The original purpose of this book was to put in print a sort of “survival manual,” exposing certain truths and un-truths about the Southeast Asian forests for the benefit of those who wanted to enter them or who were required to do so. The author has chosen to compile instead a series of essays portraying true adventures in Asian jungles that he has roamed since he was a boy. The theme throughout this volume is that of an American, an “Intruder,” who was privileged to have associated closely enough with Montagnards – Lahu tribesmen of Northern Thailand, in this case – to have learned much about life in the jungles and among the jungle people…

…This volume will have achieved its main purpose if it gives further understanding as to why many Americans speak with new fondness about a people they hardly knew to exist before the Vietnam experience. It is because of these simple, honest, brave people that many Americans have remained in Vietnam, in Laos and in Thailand for additional tours of duty. It was the predominant reason for the author’s long sojourn in Southeast Asia. For it is not too far-fetched to say that we found in these hidden corners of the world people who are truly separate from the chaos and complications of more progressive societies. The Lahus of Thailand and Burma, the other Montagnards of Vietnam and Cambodia and Laos, speak different dialects but all have in common an intense devotion to their way of life and the land on which they live.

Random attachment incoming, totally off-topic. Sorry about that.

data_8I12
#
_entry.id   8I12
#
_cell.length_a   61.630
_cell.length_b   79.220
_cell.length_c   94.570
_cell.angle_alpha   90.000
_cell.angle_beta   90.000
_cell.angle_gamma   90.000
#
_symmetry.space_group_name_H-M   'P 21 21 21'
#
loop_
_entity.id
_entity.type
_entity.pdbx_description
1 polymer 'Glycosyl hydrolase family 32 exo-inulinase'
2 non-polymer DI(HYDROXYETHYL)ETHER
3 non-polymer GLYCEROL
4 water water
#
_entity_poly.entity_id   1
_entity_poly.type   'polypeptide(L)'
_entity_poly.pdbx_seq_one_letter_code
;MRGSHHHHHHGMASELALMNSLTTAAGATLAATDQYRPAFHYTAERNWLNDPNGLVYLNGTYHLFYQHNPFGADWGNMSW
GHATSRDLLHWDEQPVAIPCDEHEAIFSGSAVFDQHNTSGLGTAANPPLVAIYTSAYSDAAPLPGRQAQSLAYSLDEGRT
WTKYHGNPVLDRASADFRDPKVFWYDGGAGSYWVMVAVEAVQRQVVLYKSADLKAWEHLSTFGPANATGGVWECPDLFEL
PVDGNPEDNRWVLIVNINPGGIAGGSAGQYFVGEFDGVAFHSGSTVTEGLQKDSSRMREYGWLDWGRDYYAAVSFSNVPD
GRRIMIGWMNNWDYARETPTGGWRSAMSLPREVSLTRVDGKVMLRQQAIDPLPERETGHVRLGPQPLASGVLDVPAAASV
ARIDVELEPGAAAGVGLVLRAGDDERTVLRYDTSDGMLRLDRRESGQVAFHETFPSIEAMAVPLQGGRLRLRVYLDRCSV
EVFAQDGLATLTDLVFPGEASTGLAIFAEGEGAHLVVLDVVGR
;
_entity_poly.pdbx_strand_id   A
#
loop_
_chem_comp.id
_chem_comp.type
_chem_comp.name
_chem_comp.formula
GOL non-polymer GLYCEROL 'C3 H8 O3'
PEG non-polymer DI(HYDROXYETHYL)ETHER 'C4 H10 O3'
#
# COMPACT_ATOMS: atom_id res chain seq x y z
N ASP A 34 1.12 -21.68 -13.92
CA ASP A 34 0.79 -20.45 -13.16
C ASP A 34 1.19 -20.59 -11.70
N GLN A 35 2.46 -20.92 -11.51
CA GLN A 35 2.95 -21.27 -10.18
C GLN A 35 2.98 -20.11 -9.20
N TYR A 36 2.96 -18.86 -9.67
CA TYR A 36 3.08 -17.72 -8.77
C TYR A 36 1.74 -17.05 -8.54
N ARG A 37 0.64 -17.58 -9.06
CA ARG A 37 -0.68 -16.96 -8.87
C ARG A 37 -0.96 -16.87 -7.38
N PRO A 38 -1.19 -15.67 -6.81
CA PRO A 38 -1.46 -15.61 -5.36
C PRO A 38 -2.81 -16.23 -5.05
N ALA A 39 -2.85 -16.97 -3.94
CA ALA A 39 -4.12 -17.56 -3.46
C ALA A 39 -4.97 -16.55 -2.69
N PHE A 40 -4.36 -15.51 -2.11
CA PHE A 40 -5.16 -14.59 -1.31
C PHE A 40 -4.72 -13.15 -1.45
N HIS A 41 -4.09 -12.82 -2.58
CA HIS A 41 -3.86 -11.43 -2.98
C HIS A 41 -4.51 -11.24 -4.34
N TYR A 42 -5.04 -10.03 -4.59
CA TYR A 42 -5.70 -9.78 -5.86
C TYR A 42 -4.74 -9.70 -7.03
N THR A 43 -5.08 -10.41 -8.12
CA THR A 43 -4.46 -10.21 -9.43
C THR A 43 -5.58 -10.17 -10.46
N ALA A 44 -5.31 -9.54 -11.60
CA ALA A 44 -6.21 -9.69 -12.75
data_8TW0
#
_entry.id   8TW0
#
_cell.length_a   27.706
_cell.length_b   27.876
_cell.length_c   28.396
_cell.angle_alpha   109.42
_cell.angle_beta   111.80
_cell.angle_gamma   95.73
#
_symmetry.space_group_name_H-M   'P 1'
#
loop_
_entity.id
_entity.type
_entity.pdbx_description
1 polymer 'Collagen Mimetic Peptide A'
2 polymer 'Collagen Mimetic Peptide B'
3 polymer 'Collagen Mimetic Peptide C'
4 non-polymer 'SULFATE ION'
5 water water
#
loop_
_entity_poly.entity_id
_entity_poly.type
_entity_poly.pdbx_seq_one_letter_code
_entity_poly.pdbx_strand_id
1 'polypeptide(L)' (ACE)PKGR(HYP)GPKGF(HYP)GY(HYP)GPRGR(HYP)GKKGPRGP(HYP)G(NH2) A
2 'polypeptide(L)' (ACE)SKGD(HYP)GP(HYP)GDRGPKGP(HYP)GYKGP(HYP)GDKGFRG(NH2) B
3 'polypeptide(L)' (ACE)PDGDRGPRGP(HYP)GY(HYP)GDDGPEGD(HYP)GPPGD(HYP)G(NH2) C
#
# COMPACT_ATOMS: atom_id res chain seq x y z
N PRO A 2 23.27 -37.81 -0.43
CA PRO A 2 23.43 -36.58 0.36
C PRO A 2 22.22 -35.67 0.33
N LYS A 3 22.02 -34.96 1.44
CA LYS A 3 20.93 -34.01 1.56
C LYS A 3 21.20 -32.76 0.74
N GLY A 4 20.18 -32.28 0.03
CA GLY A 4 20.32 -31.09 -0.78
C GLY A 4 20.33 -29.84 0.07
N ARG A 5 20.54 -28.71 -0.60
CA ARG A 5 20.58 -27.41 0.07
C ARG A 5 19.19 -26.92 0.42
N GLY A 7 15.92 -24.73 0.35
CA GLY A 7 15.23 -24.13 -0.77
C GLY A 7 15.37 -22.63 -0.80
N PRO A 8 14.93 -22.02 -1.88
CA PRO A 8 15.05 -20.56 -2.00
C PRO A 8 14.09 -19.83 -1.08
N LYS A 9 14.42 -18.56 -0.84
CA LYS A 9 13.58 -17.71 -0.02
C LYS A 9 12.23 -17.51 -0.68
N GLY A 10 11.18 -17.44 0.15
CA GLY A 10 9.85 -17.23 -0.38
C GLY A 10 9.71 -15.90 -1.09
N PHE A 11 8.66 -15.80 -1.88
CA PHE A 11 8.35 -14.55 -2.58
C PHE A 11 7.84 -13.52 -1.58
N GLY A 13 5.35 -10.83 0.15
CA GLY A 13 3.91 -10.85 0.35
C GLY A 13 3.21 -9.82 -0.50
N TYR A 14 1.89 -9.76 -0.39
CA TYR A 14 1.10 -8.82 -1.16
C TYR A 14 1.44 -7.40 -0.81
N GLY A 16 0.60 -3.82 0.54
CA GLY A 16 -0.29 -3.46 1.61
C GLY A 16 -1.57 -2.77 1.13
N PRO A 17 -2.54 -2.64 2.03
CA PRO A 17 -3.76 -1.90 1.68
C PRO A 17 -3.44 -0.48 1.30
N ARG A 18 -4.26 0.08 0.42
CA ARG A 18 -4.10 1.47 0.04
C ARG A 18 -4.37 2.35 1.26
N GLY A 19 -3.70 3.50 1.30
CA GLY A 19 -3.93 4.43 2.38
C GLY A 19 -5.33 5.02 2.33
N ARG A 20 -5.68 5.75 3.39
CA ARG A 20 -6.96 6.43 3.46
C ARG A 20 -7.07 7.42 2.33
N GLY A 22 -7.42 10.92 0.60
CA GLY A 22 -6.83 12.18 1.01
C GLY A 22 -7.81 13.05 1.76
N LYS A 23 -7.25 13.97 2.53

– Extracted from Gordon Young, Tracks of an Intruder: A Fascinating Firsthand Account of How an American Naturalist Gained Recognition as a Master Hunter from the Montagnard Lahu Tribesmen of Southeast Asia, New York: Winchester Press, 1967 (1970), p.12.

New Mandala readers who are keen to learn more about this period of American involvement in northern Thailand could begin with this section from Alfred McCoy’s The Politics of Heroin in Southeast Asia (1973). Gordon Young and other members of his family are mentioned a number of times.